Another way to save money is by buying items that can serve multiple purposes. One of my favorite multi-use items is coconut oil. You can use it for just about anything, including cooking, baking, DIY beauty recipes, etc. My favorite coconut oil is an expeller pressed, refined coconut oil because it has a very mild, neutral taste and smell, so it’s great if you want to use coconut oil for a lot of things but you don’t want everything to taste and smell like coconut.
6) Reducing Waste
This is another money-saving method that I’m trying to do better with. It’s so easy to forget about food that’s hidden way in the back of the fridge or tucked away in the corner of the pantry and to let that food go to waste simply because I had forgotten about it.
One way I’m trying to avoid wasting food is to do a quick once-over of the fridge once a week and of the pantry every month or two just to check to see what foods might be getting close to spoiling or close to going out of date. That way I can make sure I use those foods up in time and plan my meal schedule around what foods I need to use.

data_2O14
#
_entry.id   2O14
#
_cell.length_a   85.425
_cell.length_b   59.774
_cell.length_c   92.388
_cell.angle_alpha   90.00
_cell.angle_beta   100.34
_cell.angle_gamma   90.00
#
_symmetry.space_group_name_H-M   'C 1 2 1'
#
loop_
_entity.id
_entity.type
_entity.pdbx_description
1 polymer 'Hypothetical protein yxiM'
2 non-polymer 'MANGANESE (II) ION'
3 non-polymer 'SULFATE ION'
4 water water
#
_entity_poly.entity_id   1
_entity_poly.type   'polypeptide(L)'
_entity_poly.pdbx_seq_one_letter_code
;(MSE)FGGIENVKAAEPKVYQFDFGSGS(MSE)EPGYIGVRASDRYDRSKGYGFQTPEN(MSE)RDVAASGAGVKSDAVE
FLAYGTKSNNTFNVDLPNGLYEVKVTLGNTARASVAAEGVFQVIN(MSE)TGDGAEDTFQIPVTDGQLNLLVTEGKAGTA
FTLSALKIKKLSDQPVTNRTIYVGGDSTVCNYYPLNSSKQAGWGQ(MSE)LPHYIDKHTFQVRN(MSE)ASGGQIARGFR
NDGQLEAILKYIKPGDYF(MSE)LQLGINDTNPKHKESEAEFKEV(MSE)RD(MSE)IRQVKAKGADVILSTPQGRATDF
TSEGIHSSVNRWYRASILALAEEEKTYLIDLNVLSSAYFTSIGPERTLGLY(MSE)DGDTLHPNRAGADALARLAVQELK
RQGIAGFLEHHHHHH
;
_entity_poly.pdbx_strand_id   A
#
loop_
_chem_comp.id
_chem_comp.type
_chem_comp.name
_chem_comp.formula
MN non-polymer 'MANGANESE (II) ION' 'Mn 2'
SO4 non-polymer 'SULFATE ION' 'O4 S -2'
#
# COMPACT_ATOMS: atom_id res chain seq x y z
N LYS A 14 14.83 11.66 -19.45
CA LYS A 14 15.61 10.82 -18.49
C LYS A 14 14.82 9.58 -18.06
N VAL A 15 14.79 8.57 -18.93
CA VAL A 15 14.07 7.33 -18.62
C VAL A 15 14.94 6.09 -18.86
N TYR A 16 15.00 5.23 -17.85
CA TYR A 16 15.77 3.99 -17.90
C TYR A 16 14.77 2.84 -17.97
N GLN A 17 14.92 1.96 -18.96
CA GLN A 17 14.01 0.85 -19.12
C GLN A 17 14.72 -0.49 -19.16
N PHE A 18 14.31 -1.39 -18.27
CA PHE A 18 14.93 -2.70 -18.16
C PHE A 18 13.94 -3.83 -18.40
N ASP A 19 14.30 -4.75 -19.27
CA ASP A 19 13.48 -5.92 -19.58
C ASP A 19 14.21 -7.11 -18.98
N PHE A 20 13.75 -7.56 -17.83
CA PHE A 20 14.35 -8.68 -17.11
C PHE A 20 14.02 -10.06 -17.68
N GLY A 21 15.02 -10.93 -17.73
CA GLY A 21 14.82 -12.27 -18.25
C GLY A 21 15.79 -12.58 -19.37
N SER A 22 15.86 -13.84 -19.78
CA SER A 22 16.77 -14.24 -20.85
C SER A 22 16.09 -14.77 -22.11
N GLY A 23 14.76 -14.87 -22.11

I’m also trying to get better at remembering to write a date on boxes or bags when I open them so later on I can remember how long they’ve been open for. And the same for storing leftovers in the fridge, too. That way I don’t run into the problem of having two containers of leftovers in the fridge that look similar but not being able to remember which one was from which week.
It only takes a second to write the date down, but it’s saved me the time of trying to figure out how old something is, and it’s kept me from wasting quite a lot of food.
Here are some other good tips to try, too, for saving money on real food:
Real Food 101 Economics Series by Granny’s Vital Vittles
How to Eat Real Food on a Budget by Holistic Squid
The $600 Real Food Grocery Budget Challenge by Our Small Hours
5 Ways to Save Money on Real Food by Homemade Mommy
5 Real Food Money Saving Tips by Butter Nutrition
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The information in this post is not to be taken as medical advice and is not intended to diagnose or treat any disease.